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My view: Questions from the Swallow fiasco

By Blaine Carlton

For the Deseret News

Published: Thursday, Aug. 22 2013 12:00 a.m. MDT

Utah Attorney General John Swallow

Scott G Winterton, Deseret News

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The recent John Swallow debacle raises the question of whether the Utah Constitution should be amended to provide for the appointment by the governor of the attorney general as opposed to the current process of electing the attorney general. There is precedent for the appointment of the attorney general: seven state constitutions provide for such a process. In addition, on the federal level, the president appoints the U.S. attorney general. But before we support a change in the selection process, it is important to understand the arguments in support of and opposed to the election and appointment options.

Utah's attorney general is currently elected every four years. The attorney general typically runs by party affiliation which means that the elected governor and attorney general may be of either the same or different political parties. The arguments supporting our current process include the following:

1. Since one of the responsibilities of the attorney general is to oversee the prosecutorial power of the executive branch of government, he/she should be sufficiently independent from the other executive offices to exercise that power.

2. The appointment of the attorney general by the governor would result in a greater concentration of power in the office of governor and one less check on abuses of power by the executive branch.

3. The election of the attorney general engenders greater electorate confidence in state government which leads to better governance.

4. An election allows the public to evaluate directly the attorney general's job performance, whereas if the governor were to appoint the attorney general, his/her performance would be evaluated as part of the governor's overall performance.

5. Forty-three of the 50 states currently provide for the election of the attorney general, and none of those states has reversed course, indicating general satisfaction with this process.

The arguments supporting the appointment process include the following:

1. The executive branch of government includes both the governor and the attorney general. An effective executive branch must be united in its efforts and purposes. Therefore, the governor should appoint the attorney general so that his/her agenda is carried out. An elected attorney general could result in a fractured executive branch. This is particularly true in Utah where the attorney general may even be of a different political party than the governor.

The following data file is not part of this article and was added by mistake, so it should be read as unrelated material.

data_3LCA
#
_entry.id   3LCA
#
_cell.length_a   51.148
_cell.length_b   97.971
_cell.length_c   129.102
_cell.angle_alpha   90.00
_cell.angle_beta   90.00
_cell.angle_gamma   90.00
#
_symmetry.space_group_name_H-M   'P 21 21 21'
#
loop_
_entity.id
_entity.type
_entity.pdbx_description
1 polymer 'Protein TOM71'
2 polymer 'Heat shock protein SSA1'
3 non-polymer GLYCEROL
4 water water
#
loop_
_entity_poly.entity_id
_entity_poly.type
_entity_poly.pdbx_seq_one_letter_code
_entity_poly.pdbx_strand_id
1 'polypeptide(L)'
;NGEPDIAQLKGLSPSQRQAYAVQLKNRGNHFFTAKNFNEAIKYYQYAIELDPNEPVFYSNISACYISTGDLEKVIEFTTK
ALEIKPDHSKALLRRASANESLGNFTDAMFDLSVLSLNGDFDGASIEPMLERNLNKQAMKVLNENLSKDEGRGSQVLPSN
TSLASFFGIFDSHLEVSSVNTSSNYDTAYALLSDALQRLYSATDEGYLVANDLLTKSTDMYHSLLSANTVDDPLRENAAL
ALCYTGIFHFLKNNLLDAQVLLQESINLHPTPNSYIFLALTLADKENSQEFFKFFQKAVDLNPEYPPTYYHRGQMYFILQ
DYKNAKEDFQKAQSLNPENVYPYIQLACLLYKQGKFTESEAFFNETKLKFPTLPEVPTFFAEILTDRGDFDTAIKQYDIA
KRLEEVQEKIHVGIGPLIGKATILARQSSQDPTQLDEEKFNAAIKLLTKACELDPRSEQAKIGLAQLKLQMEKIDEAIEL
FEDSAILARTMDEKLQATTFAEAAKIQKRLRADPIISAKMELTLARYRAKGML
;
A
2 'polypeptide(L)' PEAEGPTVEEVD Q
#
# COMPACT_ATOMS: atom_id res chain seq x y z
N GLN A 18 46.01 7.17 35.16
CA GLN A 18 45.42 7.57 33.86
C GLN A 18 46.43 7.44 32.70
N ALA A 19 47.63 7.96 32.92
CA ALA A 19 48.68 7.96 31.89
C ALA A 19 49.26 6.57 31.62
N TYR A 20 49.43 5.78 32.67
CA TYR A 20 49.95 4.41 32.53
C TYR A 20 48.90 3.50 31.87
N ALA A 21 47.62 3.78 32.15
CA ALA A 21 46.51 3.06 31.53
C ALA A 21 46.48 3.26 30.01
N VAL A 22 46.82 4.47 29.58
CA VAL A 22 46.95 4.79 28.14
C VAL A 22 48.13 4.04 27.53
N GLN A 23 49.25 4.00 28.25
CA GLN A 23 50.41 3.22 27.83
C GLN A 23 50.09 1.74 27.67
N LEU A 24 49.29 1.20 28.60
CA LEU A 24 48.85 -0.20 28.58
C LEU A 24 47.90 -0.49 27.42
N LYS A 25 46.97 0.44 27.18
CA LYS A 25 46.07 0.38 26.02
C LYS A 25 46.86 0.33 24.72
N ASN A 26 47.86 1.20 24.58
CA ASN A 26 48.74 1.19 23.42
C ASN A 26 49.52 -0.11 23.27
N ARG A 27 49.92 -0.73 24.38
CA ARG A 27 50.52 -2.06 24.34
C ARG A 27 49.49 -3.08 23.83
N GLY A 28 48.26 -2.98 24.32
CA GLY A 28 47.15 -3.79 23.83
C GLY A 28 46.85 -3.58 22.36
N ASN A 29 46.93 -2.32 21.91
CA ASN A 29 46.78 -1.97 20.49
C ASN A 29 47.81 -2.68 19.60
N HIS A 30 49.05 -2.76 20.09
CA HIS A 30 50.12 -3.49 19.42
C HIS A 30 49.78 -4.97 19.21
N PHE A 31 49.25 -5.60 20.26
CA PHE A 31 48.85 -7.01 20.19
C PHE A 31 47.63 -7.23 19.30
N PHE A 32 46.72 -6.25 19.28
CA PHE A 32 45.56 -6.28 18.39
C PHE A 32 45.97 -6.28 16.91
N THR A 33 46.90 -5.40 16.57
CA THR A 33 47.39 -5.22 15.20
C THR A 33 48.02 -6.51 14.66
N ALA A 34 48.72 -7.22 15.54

2. Even though the governor's power would be enhanced by appointing the attorney general, there are sufficient checks and balances to guard against abuses of power. For example, if the governor were to abuse his/her power in office, the Legislature can investigate, and, if necessary, impeach that member.

3. Were the governor to appoint the attorney general, he/she would be able to enlist the services of well qualified attorneys who may not otherwise run for office, much in the same way that he/she enlists the services of attorneys to fill judgeships.

The Swallow fiasco may give us reason to consider another option in selecting the attorney general, but unless the new option can be shown to help prevent another similar problem, it should not be the basis for change. If the governor had appointed the attorney general, would the Swallow problem not have occurred? And would the governor or state Legislature have been more willing to address a Swallow-type problem if the attorney general had been appointed by the governor?

We believe that the Swallow fiasco must be more effectively addressed by adopting stronger ethics legislation which clearly outlines what conduct in office is inappropriate and what the consequences are for violation of those rules of conduct. In addition, our campaign contribution laws must be revised to eliminate a "pay to play" environment. Addressing the problem head on is clearly preferable to changing the selection process when there is no evidence that such a change would address the underlying roots of the problem.

Blaine L. Carlton, a retired lawyer and president of the Utah Democratic Lawyers Council, whose purpose is to re-establish a strong two party system in the state.

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